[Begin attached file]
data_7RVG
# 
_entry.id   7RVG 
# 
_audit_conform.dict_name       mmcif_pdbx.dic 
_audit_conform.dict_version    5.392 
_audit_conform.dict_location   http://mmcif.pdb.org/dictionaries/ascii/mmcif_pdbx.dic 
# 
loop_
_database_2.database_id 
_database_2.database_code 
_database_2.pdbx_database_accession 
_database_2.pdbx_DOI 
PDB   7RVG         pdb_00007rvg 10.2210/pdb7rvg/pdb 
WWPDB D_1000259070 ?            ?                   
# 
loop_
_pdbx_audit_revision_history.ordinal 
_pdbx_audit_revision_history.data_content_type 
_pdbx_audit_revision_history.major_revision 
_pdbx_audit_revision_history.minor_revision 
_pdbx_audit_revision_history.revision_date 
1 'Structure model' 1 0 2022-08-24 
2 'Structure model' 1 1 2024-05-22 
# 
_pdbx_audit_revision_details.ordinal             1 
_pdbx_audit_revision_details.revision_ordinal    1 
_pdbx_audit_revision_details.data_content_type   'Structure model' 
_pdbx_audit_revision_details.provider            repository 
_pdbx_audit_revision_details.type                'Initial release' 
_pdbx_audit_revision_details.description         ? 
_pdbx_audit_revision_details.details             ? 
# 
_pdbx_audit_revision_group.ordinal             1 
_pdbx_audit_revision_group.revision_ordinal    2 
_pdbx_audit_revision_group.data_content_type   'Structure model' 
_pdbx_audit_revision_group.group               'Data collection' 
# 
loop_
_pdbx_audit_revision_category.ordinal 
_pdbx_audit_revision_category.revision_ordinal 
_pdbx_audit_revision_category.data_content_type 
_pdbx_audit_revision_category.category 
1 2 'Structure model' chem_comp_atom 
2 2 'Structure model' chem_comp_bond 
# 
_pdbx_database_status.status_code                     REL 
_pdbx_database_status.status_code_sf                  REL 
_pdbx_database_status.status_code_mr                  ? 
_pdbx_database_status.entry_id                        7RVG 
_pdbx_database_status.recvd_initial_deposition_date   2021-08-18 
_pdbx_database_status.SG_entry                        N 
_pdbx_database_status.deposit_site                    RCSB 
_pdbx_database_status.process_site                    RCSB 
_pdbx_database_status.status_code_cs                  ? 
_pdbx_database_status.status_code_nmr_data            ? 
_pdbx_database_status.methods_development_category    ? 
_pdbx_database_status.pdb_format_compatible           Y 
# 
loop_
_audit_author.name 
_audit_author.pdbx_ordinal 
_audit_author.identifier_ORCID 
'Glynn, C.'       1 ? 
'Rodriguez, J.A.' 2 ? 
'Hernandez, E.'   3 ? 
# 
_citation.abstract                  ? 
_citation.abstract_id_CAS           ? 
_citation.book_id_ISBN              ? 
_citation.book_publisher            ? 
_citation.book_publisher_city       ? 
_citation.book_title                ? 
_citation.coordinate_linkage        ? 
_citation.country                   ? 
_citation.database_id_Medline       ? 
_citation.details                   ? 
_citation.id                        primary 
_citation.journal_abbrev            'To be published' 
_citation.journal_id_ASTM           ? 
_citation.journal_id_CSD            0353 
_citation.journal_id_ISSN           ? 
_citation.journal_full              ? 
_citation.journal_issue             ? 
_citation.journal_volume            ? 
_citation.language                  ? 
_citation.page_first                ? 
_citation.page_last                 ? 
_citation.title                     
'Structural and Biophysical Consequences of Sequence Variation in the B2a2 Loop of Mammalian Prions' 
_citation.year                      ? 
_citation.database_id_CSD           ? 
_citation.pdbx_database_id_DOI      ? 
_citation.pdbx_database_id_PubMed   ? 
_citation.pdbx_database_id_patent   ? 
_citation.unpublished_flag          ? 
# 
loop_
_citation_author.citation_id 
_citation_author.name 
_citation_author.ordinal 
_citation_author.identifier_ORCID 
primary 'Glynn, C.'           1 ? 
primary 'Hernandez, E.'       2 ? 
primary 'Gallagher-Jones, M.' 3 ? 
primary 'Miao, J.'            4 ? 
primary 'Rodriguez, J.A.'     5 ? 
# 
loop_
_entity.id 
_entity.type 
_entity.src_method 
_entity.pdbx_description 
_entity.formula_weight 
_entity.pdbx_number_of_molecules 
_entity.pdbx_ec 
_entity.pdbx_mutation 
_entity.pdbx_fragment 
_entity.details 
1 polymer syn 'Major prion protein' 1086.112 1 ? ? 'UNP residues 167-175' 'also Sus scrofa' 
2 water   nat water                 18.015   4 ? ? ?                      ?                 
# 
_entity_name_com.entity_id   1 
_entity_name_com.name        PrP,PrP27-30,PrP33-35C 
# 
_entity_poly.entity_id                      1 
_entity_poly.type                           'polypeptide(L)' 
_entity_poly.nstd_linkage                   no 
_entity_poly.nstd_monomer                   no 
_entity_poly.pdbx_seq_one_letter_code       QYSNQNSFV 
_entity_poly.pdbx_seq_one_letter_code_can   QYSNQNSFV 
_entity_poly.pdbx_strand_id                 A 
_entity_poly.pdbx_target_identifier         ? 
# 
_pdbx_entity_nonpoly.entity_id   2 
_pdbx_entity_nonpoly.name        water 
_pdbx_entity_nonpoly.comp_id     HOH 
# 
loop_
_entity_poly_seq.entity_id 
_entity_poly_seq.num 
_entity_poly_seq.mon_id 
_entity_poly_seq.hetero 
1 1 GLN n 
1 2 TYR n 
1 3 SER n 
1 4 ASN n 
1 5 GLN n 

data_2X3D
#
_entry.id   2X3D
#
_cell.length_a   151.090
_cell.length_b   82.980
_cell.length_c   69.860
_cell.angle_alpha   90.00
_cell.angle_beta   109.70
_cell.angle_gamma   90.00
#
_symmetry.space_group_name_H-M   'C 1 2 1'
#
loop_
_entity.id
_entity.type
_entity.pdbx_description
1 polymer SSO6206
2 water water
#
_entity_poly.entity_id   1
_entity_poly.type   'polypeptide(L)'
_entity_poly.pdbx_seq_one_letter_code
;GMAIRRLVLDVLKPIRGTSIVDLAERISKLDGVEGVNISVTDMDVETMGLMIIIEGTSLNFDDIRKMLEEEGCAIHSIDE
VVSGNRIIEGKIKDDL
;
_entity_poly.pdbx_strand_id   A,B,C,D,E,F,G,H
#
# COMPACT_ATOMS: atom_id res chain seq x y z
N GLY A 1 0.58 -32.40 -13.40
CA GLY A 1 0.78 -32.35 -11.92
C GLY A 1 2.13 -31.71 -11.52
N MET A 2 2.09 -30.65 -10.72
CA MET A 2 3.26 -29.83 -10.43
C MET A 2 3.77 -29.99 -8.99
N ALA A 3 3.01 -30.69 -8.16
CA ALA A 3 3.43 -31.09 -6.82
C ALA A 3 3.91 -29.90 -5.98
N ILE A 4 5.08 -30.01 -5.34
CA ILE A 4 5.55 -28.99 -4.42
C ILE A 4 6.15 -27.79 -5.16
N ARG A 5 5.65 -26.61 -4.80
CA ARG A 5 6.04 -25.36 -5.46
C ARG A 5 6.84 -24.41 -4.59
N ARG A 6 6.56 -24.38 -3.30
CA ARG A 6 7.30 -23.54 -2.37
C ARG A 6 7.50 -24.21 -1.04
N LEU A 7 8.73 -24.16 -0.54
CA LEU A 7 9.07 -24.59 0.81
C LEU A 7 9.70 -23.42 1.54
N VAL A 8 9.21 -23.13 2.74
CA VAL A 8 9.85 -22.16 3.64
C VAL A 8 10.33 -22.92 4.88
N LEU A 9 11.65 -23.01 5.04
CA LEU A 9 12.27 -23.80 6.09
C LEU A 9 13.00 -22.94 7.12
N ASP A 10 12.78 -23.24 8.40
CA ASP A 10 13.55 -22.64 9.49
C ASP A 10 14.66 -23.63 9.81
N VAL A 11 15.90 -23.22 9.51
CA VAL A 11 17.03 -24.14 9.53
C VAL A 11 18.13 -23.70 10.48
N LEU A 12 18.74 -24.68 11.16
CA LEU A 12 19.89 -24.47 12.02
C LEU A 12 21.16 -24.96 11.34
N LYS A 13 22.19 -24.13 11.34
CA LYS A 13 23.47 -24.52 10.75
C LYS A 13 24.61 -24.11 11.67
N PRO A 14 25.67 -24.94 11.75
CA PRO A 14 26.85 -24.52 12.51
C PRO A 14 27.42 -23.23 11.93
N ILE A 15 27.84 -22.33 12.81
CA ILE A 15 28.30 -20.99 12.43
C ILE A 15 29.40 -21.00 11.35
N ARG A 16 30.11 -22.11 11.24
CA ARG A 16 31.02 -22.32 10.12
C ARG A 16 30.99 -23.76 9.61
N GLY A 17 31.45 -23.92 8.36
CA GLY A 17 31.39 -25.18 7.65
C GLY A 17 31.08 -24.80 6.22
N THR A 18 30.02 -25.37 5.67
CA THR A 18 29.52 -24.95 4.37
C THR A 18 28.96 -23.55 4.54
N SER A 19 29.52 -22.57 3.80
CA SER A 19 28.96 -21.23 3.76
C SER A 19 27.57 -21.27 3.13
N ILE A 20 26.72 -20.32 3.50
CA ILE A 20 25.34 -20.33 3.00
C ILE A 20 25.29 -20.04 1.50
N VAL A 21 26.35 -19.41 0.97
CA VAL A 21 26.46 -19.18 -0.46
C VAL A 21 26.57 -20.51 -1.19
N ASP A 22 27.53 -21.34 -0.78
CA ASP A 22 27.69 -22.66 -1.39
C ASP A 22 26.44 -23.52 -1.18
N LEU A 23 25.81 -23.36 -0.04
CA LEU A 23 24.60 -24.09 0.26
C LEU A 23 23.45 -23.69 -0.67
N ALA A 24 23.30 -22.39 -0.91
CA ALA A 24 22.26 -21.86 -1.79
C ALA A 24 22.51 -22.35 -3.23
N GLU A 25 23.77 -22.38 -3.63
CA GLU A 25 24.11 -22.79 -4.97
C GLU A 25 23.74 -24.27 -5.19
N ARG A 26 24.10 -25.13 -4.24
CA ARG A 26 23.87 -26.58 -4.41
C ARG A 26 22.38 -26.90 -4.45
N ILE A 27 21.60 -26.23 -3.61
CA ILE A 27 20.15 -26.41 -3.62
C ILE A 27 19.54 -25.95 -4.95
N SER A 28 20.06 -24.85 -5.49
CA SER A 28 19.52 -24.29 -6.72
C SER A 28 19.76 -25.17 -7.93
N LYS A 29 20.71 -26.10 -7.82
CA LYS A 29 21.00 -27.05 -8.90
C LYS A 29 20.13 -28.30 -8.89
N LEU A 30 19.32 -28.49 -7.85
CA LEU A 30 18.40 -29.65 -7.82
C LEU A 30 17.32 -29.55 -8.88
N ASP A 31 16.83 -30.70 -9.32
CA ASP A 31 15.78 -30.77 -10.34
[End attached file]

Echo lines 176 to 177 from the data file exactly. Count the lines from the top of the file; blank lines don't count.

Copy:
#
# COMPACT_ATOMS: atom_id res chain seq x y z